This story was originally shared on Southwest Airlines’ internal channels by Dispatcher Alan Hugley.
Southwest Airlines encourages all our Customers and Employees to observe a moment of silence this weekend, in memory of those who lost their lives in the terrorist attacks on Sept. 11, 2001—the crews and passengers onboard all four aircraft; those in the World Trade Center Towers and surrounding area; those in the Pentagon; and the heroic first responders. Our Heart goes out to our peers at American Airlines and United Airlines, as well as to our Cohearts who previously worked at these airlines during the tragedy. No matter how much time goes by, we vow never to forget.
This weekend, Southwest Airlines—along with all our U.S. airline brothers and sisters—remembers the tragedy that forever changed our country and our industry. It will have been 20 years since terrorists hijacked four commercial airplanes, one striking the Pentagon, two striking the twin towers of the World Trade Center, and the fourth aircraft, intended to strike the U.S. Capitol, overtaken by onboard passengers who thwarted the intended attack and crash-landed in a field near Shanksville, Pennsylvania.
I can remember the day vividly. On the morning of Sept. 11, 2001, I was working as a Southwest Dispatcher (as I still do today) and it was about as relaxed of a morning as you could get. That is until we saw the news coverage of the first aircraft striking one of the Towers, and then shortly after…the second. I didn’t have time to explain to the Captains of the flights I was responsible for all that was unfolding. I simply had to give them the Federal Aviation Administration’s (FAA) directive that they needed to land their planes Safely and then help them do so as quickly as possible. Southwest Senior Leadership was focused on tallying each of our planes as they landed—starting at 190 aircraft down to the last one, which was finally located after it had re-routed to Grand Rapids, Michigan (a city Southwest did not serve at the time). I will always be grateful that all of Southwest’s planes, Crews, and Customers were Safely accounted for that day.
An American flag is prominently displayed at Southwest Headquarters in Dallas after the 9/11 attacks in 2001, an emblem of hope amidst the nation’s grief.
After parking the aircraft Safely at a Phoenix gate in the days following the 9/11 attacks, Southwest Captain Paul Doehring demonstrated his patriotism by proudly unfurling an American flag from his flight deck window. This 48-star flag was full of meaning for Captain Doehring as it once rested atop the coffin of his uncle, a World War II veteran. This heartwarming gesture was appreciated by Southwest Employees and Customers as well as other airline employees alike.By the end of the day, the nation was reeling from shock and grief, Southwest had planes and Crews out of position all over the country, and there was so much uncertainty about our Company and our industry as a whole. Southwest’s CEO at the time, Jim Parker, sent a reassuring letter to every Southwest Employee: We don’t know what the future holds, but know this: Your jobs are safe, and we’re going to keep issuing paychecks even though not a single plane is in the air.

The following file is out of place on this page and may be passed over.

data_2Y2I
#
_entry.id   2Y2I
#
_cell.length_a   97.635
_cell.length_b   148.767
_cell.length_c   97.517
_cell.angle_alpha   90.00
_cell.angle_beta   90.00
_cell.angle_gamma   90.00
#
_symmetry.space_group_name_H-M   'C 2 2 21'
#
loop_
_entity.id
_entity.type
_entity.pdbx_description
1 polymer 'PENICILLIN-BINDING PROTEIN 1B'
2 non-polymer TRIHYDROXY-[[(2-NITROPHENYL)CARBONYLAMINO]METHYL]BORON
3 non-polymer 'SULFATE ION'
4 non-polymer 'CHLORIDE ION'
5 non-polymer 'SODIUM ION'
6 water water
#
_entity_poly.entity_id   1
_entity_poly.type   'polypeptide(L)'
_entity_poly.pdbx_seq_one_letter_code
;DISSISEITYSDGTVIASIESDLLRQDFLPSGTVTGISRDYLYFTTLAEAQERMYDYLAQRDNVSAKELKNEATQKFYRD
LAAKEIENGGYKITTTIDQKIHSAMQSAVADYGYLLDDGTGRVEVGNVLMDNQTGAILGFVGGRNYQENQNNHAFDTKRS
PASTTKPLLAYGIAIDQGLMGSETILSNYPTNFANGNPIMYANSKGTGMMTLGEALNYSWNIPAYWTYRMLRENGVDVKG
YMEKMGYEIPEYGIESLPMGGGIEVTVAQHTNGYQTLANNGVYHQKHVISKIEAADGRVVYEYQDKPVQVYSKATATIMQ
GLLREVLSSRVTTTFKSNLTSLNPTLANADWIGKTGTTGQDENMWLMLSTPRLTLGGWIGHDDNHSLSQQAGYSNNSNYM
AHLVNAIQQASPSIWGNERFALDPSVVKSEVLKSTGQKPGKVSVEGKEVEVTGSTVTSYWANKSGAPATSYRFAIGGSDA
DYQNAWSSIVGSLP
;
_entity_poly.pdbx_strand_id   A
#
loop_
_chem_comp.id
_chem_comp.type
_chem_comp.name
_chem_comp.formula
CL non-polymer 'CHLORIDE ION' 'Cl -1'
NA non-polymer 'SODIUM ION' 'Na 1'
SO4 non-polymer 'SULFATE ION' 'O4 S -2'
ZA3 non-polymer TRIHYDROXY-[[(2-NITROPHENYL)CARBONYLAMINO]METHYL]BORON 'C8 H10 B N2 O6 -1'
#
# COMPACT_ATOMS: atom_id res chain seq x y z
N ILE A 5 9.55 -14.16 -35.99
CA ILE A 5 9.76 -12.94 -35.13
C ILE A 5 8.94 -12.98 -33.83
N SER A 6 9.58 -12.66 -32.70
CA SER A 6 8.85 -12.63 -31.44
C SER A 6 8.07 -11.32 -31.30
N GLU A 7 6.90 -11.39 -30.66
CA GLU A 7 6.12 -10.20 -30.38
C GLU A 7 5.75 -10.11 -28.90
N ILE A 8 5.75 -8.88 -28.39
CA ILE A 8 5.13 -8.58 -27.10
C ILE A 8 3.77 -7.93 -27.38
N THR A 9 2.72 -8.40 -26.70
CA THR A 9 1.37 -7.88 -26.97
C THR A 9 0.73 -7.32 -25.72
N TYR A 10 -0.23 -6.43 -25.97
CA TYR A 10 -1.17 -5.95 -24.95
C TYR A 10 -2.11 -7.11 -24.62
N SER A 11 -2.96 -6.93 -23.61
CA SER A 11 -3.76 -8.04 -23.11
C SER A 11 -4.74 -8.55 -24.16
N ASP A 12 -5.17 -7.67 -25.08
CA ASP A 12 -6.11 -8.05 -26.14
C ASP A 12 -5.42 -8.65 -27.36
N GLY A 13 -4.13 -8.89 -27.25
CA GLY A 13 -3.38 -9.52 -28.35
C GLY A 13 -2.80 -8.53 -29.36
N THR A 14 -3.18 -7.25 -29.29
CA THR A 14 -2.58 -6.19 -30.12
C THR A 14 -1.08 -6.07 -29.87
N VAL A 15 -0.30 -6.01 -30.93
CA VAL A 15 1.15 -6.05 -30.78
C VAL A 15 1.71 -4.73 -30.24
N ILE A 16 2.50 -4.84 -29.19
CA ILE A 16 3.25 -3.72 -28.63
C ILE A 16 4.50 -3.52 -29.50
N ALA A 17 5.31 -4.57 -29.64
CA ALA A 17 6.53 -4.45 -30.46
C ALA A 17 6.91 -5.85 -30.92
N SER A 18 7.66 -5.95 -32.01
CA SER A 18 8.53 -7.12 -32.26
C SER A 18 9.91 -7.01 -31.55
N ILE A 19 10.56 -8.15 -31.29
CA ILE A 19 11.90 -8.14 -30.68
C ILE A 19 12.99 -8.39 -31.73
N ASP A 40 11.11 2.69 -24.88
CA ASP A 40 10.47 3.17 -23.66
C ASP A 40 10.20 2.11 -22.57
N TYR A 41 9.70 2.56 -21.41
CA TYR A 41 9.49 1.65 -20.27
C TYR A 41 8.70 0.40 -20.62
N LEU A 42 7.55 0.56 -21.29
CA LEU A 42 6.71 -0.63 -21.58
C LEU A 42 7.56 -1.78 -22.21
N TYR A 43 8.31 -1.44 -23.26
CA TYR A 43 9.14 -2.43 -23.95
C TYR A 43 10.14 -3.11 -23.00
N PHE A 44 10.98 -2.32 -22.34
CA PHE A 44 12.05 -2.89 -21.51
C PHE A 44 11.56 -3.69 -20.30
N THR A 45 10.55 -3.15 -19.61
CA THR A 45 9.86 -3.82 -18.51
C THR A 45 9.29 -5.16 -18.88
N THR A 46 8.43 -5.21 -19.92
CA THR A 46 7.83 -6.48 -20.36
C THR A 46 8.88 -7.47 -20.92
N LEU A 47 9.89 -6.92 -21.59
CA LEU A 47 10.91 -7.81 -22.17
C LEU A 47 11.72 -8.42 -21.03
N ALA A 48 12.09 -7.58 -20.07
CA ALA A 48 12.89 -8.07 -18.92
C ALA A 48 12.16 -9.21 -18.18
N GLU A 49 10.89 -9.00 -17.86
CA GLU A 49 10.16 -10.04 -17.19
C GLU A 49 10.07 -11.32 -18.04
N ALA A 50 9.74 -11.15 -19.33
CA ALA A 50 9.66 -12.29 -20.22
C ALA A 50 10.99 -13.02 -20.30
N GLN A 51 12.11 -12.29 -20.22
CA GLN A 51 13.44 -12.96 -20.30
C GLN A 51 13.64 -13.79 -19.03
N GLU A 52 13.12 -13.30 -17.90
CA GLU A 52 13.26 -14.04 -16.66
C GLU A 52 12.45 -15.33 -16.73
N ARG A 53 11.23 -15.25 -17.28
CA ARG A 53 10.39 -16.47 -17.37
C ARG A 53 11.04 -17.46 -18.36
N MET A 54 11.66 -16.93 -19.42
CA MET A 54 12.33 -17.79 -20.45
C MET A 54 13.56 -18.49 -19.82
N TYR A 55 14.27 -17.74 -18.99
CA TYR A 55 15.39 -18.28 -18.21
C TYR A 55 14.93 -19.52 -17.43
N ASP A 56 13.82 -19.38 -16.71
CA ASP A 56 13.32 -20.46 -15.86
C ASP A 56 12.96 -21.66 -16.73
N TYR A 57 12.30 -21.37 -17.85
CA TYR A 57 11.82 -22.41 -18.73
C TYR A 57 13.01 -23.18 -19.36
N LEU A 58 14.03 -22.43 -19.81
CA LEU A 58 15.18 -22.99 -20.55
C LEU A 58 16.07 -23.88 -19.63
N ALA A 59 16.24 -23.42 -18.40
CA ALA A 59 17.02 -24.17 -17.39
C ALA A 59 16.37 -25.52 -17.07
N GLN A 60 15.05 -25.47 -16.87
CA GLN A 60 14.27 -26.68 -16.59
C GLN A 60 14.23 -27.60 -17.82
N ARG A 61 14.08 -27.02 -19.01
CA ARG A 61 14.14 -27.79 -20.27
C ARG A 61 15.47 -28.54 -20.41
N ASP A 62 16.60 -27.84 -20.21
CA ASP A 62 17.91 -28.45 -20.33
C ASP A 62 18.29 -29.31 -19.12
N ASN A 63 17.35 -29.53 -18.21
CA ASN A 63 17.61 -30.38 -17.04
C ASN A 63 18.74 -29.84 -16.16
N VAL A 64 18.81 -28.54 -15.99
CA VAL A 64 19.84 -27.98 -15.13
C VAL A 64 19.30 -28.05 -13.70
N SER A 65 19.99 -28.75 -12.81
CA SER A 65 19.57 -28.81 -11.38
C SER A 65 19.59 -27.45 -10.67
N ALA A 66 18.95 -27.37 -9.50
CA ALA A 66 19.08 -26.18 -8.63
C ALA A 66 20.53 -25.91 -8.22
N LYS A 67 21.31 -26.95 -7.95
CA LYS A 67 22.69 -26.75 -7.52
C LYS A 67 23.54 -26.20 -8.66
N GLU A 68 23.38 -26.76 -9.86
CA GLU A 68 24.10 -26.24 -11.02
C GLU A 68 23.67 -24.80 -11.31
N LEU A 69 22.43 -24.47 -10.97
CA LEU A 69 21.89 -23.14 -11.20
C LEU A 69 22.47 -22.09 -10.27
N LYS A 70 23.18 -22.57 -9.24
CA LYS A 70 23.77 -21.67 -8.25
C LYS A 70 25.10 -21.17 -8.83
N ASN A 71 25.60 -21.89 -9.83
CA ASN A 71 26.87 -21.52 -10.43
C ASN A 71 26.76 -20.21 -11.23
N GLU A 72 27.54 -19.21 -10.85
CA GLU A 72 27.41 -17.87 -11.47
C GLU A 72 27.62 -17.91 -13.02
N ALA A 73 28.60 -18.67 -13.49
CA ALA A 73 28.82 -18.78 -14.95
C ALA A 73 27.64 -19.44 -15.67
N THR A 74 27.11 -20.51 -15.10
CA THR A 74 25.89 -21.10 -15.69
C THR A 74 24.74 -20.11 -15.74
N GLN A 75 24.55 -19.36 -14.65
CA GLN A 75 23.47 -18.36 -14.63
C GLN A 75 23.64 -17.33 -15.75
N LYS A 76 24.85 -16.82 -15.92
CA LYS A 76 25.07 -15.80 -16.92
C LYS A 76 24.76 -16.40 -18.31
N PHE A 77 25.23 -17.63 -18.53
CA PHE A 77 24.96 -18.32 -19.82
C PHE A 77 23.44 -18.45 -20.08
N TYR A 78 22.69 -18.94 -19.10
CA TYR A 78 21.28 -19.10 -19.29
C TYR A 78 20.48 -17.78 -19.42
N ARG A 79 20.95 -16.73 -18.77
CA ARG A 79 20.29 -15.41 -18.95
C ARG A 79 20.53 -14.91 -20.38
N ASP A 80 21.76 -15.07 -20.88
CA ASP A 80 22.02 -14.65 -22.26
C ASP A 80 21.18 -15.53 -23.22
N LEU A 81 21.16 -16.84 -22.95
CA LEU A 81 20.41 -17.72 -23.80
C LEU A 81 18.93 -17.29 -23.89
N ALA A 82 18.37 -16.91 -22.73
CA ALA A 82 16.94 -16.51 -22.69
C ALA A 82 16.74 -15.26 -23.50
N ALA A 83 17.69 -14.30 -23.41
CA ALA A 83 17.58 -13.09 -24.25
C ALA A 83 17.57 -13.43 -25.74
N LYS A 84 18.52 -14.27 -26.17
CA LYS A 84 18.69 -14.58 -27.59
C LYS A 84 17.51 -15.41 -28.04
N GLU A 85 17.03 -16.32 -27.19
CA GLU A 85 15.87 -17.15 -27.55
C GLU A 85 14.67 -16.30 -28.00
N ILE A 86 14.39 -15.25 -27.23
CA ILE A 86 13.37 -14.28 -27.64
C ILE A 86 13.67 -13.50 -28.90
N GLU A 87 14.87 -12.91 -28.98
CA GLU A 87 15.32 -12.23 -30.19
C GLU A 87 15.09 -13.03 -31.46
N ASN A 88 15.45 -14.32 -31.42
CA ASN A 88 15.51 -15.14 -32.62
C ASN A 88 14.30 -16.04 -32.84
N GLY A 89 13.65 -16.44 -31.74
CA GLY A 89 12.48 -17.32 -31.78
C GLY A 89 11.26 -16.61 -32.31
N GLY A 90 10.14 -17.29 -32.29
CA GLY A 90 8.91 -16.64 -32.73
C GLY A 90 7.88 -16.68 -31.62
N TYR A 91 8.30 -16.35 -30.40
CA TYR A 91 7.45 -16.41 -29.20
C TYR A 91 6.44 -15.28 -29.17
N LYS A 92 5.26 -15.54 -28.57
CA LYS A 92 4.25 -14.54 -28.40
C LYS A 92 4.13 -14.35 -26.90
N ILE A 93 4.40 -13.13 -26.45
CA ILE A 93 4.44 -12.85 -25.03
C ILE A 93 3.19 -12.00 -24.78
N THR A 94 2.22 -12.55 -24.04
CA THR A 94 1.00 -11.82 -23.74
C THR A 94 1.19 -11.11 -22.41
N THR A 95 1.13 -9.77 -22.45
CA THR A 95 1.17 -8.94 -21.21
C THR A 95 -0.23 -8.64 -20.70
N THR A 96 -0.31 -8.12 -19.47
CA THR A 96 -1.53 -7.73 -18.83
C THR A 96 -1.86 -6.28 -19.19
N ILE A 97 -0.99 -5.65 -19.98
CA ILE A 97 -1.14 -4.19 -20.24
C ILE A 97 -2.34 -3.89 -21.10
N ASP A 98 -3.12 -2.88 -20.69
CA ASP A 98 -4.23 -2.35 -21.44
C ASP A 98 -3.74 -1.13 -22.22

On Sept. 14, 2001, Southwest was the first airline to return to the skies, and there was something undeniably resilient about those initial flights. Employees at Southwest Headquarters gathered along the runway security fence at Dallas (Love Field), holding banners and waving American flags as they watched the first Dallas flights takeoff. Someone in the crowd started singing “God Bless America.” One voice, then another, joined in. There wasn’t a dry eye as that first Dallas departure lifted into the sky, symbolizing unshakable hope for the future of air travel and unwavering pride for our nation.
The Southwest Teams in Burbank (left) and Jacksonville (right) show their support for the nation and our airline as flights resumed in these locations just a few days after the attacks on 9/11/01.
Employees at Southwest Headquarters gather along the runway security fence at Dallas (Love Field), holding banners and waving American flags as they watch the first Dallas flights takeoff on Sept. 14, 2001.As we reflect on the attacks 20 years ago, the aftermath, and the healing of our nation and industry, here are some additional perspectives from Southwest Employees, Leaders, and others in the airline industry that you may not have heard before:
“The Darkest Hour”:Is This Seat Open? is a public, 20-episode podcast series that Southwest created in partnership with L.A. Times Studios and At Will Media. In Episode 14, Alan Hugley shares more about his personal experience as a Southwest Dispatcher on 9/11, what happened in the days following the attacks, and what it was like getting Southwest flights back in the air.
“A Shining Light in the Darkest of Hours: Southwest and 9/11”: In Southwest’s 50th year of service and in recognition of the twentieth year since 9/11, the Company published this story to reflect on how the national tragedy affected our airline and to highlight Southwest’s response—taking care of our People.
“9/11: Voices of the Aircraft Dispatchers”: This documentary is directed by Southwest Network Operations Control (NOC) Dispatch Trainer, Jake Zelman (jzelman) and also features NOC Strategic Advisor, Gene Kim and NOC Manager of Meteorology, Mark Johnson. Little is published about what the airline operational centers encountered on 9/11, and this documentary helps bring those actions to light by telling the story of what five airline dispatchers faced on one of the darkest days in history.
9/11 National Day of Service and Remembrance: This national day of service is meant to honor those who lost their lives or were injured in the 9/11 attacks through community and volunteer service. Visit the link for resources and to search for volunteer opportunities near you.